Jordan National Reproductive Health/Family Planning Strategy: At a Glance

Publication date: 2013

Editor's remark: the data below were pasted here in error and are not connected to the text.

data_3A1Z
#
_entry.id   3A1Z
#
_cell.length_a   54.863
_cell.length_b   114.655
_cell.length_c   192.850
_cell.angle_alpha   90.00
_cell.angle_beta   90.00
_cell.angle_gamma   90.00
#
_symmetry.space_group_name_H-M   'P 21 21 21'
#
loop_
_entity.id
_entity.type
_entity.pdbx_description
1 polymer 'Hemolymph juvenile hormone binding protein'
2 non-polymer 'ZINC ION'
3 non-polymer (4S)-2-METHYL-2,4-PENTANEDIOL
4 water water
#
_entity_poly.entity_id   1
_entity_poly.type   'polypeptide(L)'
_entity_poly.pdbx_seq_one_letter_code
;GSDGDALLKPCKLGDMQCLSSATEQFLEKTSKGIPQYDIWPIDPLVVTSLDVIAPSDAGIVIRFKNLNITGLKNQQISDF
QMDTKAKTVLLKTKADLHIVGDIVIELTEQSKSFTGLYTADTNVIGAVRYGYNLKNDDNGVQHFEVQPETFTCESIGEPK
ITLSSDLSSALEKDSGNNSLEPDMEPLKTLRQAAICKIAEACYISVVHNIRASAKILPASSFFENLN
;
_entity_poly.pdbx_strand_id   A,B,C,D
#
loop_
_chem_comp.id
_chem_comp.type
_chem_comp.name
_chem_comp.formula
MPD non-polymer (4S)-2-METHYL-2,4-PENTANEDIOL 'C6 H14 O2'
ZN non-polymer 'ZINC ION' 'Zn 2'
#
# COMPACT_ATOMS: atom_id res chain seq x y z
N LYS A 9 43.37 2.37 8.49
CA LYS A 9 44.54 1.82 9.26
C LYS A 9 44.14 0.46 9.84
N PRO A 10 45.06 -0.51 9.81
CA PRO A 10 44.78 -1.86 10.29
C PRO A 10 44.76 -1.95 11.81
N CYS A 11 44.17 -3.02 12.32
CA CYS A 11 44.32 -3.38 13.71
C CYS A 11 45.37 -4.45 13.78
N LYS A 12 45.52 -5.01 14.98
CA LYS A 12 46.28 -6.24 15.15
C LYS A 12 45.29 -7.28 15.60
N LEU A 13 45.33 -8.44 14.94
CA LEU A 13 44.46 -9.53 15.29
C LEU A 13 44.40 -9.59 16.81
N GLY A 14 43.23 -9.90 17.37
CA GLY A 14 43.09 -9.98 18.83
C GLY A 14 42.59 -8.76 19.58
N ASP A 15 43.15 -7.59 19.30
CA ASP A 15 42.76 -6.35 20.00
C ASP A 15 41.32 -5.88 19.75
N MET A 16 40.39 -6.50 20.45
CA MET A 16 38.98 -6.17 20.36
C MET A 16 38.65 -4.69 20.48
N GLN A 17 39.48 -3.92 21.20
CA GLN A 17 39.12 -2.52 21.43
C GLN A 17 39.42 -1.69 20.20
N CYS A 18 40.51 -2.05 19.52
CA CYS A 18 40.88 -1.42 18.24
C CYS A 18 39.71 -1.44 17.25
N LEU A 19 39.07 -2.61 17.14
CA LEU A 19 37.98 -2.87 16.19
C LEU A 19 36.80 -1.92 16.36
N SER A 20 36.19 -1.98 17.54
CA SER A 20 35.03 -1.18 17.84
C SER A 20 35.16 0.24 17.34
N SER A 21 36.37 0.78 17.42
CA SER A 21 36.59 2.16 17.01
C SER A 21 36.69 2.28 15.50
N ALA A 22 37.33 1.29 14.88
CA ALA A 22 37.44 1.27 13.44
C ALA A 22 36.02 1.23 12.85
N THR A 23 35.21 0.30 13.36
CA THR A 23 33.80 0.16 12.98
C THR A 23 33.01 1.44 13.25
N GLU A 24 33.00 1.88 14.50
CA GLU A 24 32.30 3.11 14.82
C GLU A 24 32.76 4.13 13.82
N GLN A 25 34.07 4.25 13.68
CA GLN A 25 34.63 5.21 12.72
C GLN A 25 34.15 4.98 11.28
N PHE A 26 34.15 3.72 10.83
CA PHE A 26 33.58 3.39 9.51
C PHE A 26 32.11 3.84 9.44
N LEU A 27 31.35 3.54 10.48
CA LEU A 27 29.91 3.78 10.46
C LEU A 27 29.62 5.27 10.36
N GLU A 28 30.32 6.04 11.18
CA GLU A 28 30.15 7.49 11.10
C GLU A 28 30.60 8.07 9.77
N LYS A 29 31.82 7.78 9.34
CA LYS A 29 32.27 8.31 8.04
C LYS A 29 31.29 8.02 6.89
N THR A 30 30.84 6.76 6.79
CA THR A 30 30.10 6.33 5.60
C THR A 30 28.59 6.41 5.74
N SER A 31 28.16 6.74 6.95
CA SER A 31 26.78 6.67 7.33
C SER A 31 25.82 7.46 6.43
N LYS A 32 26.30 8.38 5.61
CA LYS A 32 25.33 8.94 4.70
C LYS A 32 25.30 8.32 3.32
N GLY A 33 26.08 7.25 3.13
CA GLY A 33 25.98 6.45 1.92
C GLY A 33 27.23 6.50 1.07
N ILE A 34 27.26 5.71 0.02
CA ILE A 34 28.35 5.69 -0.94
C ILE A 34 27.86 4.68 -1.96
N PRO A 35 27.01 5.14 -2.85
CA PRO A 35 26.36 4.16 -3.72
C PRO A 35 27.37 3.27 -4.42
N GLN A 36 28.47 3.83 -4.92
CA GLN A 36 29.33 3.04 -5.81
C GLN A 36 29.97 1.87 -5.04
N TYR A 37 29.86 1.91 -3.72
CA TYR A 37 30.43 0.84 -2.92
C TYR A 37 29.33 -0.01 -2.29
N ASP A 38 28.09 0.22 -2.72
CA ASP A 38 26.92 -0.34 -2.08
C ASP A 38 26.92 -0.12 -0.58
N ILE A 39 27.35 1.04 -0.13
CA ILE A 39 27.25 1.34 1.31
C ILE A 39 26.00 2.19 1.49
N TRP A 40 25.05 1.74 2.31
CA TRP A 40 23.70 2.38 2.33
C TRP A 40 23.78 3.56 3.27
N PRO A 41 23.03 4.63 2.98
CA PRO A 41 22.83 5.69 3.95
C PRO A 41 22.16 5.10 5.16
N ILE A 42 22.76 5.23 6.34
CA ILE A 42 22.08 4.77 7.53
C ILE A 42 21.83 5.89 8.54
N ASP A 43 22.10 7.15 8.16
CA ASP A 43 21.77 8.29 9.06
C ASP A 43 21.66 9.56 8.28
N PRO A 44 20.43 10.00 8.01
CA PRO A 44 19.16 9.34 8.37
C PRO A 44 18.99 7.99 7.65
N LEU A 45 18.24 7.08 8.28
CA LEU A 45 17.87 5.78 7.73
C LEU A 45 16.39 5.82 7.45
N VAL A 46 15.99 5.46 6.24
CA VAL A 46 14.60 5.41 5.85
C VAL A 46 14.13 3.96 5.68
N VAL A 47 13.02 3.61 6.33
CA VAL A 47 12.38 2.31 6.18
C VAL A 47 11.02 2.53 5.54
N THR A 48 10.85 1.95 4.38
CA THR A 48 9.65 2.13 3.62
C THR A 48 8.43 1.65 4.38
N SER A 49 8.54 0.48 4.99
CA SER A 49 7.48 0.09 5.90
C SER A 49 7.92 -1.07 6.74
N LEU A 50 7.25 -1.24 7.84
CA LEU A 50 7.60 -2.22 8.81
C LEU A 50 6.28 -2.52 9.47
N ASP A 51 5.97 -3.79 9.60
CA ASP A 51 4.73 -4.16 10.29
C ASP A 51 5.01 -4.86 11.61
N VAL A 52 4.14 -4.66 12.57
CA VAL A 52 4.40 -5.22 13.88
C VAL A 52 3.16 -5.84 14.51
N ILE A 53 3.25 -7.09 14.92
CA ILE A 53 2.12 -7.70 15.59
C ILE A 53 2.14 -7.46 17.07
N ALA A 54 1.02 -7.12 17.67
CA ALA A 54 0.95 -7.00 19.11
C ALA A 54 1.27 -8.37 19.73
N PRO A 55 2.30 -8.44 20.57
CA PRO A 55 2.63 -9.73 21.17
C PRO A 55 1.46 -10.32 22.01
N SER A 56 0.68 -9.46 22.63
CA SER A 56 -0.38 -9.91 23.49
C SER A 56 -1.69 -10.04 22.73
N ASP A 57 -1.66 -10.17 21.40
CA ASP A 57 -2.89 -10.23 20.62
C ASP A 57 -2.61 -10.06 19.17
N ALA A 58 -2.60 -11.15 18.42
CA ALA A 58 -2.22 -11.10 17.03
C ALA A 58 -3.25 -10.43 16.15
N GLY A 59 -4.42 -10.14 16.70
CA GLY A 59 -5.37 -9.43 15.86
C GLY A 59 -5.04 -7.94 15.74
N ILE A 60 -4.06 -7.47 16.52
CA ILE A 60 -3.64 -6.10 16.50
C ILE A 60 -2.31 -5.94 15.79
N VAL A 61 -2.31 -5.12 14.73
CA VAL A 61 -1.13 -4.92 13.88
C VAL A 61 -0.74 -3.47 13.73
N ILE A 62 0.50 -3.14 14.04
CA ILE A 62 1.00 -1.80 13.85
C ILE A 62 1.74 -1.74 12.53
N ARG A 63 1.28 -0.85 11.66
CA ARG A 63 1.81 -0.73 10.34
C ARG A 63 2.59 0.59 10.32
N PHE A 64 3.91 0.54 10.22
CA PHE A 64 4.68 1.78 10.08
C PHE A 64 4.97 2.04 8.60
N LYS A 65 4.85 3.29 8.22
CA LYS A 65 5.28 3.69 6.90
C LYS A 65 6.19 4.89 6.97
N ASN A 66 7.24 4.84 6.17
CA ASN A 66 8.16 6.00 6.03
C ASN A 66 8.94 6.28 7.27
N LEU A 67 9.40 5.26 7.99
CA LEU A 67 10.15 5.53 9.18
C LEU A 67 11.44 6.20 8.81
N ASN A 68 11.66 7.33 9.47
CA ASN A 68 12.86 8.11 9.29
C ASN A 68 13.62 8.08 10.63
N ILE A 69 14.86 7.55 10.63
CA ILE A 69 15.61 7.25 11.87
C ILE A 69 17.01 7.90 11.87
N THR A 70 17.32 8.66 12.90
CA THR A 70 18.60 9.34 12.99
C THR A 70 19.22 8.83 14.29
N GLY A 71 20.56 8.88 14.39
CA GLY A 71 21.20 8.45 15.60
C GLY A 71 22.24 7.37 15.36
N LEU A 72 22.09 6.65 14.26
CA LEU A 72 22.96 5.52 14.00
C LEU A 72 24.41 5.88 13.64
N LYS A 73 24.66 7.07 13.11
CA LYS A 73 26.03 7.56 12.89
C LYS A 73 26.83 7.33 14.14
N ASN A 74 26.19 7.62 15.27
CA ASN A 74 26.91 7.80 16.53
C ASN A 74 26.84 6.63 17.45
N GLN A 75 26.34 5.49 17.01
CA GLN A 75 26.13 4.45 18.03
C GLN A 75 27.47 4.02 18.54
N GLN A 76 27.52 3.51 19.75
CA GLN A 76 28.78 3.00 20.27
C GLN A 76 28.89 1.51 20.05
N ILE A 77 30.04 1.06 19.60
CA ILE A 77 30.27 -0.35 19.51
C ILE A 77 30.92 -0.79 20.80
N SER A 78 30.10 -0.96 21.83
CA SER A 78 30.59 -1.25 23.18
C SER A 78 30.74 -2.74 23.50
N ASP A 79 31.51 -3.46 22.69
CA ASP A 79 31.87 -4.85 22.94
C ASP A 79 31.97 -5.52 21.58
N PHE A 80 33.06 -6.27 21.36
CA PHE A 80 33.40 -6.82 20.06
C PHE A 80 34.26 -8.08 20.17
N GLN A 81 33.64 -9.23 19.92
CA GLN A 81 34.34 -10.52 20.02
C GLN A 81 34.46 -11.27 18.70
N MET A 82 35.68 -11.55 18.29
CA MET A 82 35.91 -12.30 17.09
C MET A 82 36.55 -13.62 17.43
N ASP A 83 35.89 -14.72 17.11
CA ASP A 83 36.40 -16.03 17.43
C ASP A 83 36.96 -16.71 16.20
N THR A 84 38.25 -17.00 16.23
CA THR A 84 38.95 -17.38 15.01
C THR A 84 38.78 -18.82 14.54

Photo credit: Charles Roffey HEALTH POL ICY P R O J E C T September 2013 JORDAN NATIONAL REPRODUCTIVE HEALTH/FAMILY PLANNING STRATEGY AT A GLANCE Background Jordan’s rapid population growth presents a challenge for social and economic progress, due to limited resources, low economic growth, and environmental stress. At its current rate of growth, the population is projected to double to 13 million in 30 years, increasing the strain on social services, infrastructure, and natural resources. Accessible, high-quality family planning (FP) services and information enable women and families to plan and space their childbearing, leading to improved maternal and child health and laying the groundwork for development and sustainable population growth. To improve FP services and availability in Jordan, the Higher Population Council (HPC), with support from the USAID-funded Health Policy Project (HPP) and in cooperation with all stakeholders, developed the National Reproductive Health/Family Planning Strategy 2013–2017. The strategy assesses the reproductive health (RH)/FP environment in Jordan, and describes the interventions required to improve RH/FP services and use to ultimately achieve the Demographic Opportunity and reap its benefits for society. This policy brief summarizes the strategy, which describes three main challenges to the FP program: 1) policy 2) access, and 3) beliefs and behaviors, and outlines the interventions planned to address them. The strategy is based on a participatory process led by the HPC that involves public, civil society, and private stakeholders as well as international donors. It includes all national-level outcomes that partners will achieve within five years to improve the RH/FP environment and support achievement of the Demographic Opportunity thereby improving the welfare of all Jordanian citizens. The HPC will coordinate strategy implementation and monitoring by these stakeholders. Policy Brief 2 September 2013 Policy Problem: The process of policy change is challenging, especially when there are policy barriers to implementation. Financing for national FP commitments has not been allocated sufficiently and current donor funded FP initiatives have not proven to be sustainable. Furthermore, there has been an overall lack of commitment to achieving the results of the national Demographic Opportunity policy. There is a need for coordination between organizations to avoid redundancy in strategic planning. Action Plan: Multisectoral implementation and activation of RH/FP policies to increase the effectiveness of policy uptake, supported by adequate financing and M&E. ƒ Strengthen the capacity of HPC and national stakeholders in the areas of advocacy, RH/FP policy analysis, and M&E ƒ Conduct national-level advocacy initiatives using updated evidence-based advocacy tools to gain support for RH/FP policies among decisionmakers, civil society leaders, media professionals, and religious leaders ƒ Integrate proposed interventions into the budgets of various stakeholders ƒ Improve information systems for M&E and annual planning for national stakeholders, including service statistics, training, and geographic data ƒ Unify and upgrade national-level RH/FP standards, terminology, and indicators ƒ Identify policy barriers using evidence from programs, studies, and surveys, and address them with revised policies ƒ Design and implement FP policies in support of the Demographic Opportunity Access Problem: Access to high-quality RH/FP supplies, care, and comprehensive information is inconsistent across geographic regions and communities, especially rural areas. The most effective and cost-efficient long-term FP methods are not available in all areas, and quality-of-care issues, such as provider bias and poor counseling, prevent women from accessing the FP methods best suited to their needs. There are too few female service providers to meet demand, and healthcare staff systems are not well supported by M&E or supportive supervision. Over time, the use of less- effective traditional FP methods has increased, and use of modern methods has decreased or stagnated. Action Plan: Construct a comprehensive system for quality management of equitable RH/FP services at the national and subnational levels. ƒ Build service quality with improved quality control and supportive supervision measures, recruitment protocol, and staff assessment, especially in subsidiary areas, addressing provider bias and high discontinuation rates ƒ Upgrade the procurement and logistic systems to maximize efficiency ƒ Update and maintain training programs with evidence-based scientific data and nationally consistent terminology ƒ Integrate FP within primary care and maternal and child health services, including postnatal and postabortion services ƒ Increase high-quality RH/FP services in under- served geographic areas, providing necessary staff, commodities, equipment, and infrastructure Beliefs and Behaviors Problem: Social and cultural barriers, as well as persistent misinformation, prevent women and families from using FP. Preference for female providers, health concerns, fear of side effects, as well as social norms about family size and fertility are also barriers. Although FP is generally viewed favorably, this attitude is not translated into behavior. Action Plan: Improve the quality, coverage, and comprehensiveness of health-related communication to address sociocultural stigma and misconceptions about RH/FP. ƒ Develop and implement activities to raise awareness of RH/FP programs with national partners in schools, universities, mosques, 3 Jordan National Reproductive Health/Family Planning Strategy churches, and youth communities, while also supporting men’s participation in RH/FP counseling ƒ Communicate the health benefits of birth spacing ƒ Integrate communication activities into the annual plans of partner institutions and organizations, including sufficient allocation of human and financial resources ƒ Build the capacity of health communication and media personnel regarding RH/FP messages ƒ Institutionalize RH/FP messaging to achieve sustained, long-term impact Monitoring & Evaluation Liaison officers from the implementing bodies will periodically gather performance data, and review them with the annual plans to track progress. The participating entities will also regularly review performance indicators with the HPC, and submit the following M&E reports: ƒ Annual review of performance indicators: This will include all partners in all sectors. ƒ 2015 mid-term review of the strategy: The results and recommendations of this review will be used to amend interventions and revisit the strategy where necessary. ƒ Mid-2017 final evaluation of the strategy: This evaluation will measure achievement of long-term strategy results, and the findings will help future policy and strategy development. The National Reproductive Health/Family Planning Strategy also outlines the responsibilities of various implementing and supporting partners including government bodies, Royal Medical Services, academic institutions, the private sector, and the media. Engaging support for and commitment to RH/FP efforts across sectors will optimize the efficiency of resource use, contributing to the achievement of Jordan’s RH/FP objectives and development goals. 4 The Health Policy Project is a five-year cooperative agreement funded by the U.S. Agency for International Development under Agreement No. AID-OAA-A-10-00067, beginning September 30, 2010. It is implemented by Futures Group, in collaboration with CEDPA (part of Plan International USA), Futures Institute, Partners in Population and Development, Africa Regional Office (PPD ARO), Population Reference Bureau (PRB), RTI International, and the White Ribbon Alliance for Safe Motherhood (WRA). The information provided in this document is not official U.S. Government information and does not necessarily represent the views or positions of the U.S. Agency for International Development. 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